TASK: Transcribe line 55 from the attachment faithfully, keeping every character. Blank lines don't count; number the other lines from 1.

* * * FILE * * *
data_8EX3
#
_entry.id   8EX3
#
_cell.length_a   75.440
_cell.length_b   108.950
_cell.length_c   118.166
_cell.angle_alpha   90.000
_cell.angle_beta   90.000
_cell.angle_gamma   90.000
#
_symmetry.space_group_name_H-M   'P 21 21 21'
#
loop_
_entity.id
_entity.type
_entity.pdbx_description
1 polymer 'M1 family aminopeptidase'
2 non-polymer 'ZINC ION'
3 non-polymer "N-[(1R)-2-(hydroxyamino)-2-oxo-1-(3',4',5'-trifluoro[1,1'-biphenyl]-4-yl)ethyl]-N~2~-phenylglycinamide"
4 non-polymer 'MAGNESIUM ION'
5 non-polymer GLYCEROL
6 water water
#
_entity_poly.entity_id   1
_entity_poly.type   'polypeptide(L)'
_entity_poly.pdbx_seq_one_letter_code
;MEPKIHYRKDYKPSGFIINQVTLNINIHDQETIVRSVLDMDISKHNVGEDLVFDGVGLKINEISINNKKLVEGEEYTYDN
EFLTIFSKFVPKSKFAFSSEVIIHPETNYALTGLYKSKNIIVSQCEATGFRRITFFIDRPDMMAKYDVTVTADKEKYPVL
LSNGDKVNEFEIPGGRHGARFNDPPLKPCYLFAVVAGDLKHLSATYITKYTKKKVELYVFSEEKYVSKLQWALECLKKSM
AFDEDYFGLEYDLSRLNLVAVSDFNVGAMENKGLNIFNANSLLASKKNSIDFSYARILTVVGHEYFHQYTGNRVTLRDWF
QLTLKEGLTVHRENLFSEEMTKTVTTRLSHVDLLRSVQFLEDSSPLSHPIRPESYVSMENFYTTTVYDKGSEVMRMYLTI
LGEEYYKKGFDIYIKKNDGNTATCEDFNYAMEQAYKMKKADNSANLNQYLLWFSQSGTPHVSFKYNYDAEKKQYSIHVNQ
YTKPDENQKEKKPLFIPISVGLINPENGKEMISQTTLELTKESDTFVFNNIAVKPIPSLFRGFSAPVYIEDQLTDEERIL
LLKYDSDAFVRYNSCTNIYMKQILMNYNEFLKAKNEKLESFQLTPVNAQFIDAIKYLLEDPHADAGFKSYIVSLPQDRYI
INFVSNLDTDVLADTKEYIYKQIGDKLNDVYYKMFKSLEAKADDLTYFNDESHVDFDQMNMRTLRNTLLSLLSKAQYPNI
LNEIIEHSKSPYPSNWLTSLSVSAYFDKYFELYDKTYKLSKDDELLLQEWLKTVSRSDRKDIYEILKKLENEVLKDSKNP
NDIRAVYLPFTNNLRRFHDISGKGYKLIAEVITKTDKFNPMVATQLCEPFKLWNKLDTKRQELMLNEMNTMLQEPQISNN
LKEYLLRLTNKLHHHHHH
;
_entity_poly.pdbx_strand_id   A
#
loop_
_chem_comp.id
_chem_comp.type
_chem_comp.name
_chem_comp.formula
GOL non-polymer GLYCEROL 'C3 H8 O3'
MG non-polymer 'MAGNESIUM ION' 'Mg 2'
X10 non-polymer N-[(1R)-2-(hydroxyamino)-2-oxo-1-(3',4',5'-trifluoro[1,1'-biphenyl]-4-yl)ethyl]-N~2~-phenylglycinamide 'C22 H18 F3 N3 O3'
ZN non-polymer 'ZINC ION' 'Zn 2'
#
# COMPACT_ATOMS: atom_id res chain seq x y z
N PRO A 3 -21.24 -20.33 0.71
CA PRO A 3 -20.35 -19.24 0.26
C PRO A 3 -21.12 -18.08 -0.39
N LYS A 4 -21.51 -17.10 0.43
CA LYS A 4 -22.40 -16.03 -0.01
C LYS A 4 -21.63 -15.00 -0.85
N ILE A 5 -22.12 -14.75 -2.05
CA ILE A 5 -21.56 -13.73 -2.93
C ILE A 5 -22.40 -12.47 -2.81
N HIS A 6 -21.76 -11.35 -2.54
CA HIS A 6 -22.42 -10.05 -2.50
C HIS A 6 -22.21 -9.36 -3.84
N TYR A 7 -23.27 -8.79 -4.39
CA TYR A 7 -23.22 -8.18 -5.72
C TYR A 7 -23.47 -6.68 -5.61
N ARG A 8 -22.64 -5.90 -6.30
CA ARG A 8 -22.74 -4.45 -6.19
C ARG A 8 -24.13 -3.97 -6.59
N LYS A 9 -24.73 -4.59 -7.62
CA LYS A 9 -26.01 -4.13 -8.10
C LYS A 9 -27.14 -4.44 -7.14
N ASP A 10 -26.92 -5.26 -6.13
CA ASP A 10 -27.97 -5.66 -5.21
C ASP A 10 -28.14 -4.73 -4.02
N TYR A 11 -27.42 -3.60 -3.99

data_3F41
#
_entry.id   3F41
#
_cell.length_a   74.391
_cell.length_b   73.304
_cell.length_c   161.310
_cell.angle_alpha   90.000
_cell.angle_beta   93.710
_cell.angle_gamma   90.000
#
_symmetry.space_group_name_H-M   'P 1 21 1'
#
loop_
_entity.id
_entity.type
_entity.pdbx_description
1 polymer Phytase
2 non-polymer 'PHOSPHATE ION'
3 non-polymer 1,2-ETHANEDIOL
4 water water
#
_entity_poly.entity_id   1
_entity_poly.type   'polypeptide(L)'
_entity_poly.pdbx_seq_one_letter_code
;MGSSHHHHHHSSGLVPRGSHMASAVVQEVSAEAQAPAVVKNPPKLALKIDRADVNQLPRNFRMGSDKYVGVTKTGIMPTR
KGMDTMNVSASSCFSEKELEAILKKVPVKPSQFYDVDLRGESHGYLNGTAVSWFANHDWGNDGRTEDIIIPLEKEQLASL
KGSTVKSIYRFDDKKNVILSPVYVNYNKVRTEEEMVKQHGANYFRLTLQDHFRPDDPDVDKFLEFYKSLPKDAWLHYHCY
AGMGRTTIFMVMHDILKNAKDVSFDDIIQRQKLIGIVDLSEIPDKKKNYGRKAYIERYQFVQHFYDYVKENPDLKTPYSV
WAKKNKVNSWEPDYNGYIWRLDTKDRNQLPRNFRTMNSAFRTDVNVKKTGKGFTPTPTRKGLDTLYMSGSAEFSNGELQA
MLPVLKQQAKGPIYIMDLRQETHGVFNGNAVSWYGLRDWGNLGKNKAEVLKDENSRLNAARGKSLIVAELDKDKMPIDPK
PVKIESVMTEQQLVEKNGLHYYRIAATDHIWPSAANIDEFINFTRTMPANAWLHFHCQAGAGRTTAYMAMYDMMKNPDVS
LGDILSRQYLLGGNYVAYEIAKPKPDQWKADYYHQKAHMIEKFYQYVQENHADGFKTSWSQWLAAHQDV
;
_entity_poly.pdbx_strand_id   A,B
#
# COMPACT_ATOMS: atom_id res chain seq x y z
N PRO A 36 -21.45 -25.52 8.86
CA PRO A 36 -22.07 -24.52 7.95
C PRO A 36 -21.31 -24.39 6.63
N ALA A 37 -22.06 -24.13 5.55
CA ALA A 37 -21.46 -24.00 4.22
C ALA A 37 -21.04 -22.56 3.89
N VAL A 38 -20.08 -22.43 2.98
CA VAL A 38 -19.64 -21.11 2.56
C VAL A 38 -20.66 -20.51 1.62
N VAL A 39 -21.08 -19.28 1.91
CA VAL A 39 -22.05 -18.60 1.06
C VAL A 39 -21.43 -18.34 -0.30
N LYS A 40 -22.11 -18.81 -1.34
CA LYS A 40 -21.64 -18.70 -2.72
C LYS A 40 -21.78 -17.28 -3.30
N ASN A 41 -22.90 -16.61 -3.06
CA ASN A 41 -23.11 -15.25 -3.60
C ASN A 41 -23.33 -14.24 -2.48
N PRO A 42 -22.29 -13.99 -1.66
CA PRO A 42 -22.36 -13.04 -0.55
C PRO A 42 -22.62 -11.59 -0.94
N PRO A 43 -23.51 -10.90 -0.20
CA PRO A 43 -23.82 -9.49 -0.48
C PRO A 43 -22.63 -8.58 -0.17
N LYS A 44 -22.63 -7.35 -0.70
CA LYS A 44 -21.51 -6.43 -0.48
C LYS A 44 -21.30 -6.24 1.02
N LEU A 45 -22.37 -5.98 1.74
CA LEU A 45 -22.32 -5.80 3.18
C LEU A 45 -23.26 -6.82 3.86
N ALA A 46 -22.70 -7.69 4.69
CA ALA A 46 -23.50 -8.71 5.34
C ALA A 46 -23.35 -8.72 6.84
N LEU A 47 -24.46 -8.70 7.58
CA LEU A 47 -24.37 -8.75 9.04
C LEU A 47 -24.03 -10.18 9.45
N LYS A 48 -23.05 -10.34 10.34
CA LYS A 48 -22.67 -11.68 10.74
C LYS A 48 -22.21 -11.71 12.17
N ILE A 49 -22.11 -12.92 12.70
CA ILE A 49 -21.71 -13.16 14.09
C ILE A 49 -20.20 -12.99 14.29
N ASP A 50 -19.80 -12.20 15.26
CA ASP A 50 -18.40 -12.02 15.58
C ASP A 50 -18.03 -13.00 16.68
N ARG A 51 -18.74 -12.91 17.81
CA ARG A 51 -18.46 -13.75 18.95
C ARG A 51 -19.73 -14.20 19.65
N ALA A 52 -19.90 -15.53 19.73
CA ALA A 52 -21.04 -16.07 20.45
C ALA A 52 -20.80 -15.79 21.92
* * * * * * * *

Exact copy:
CA PRO A 3 -20.35 -19.24 0.26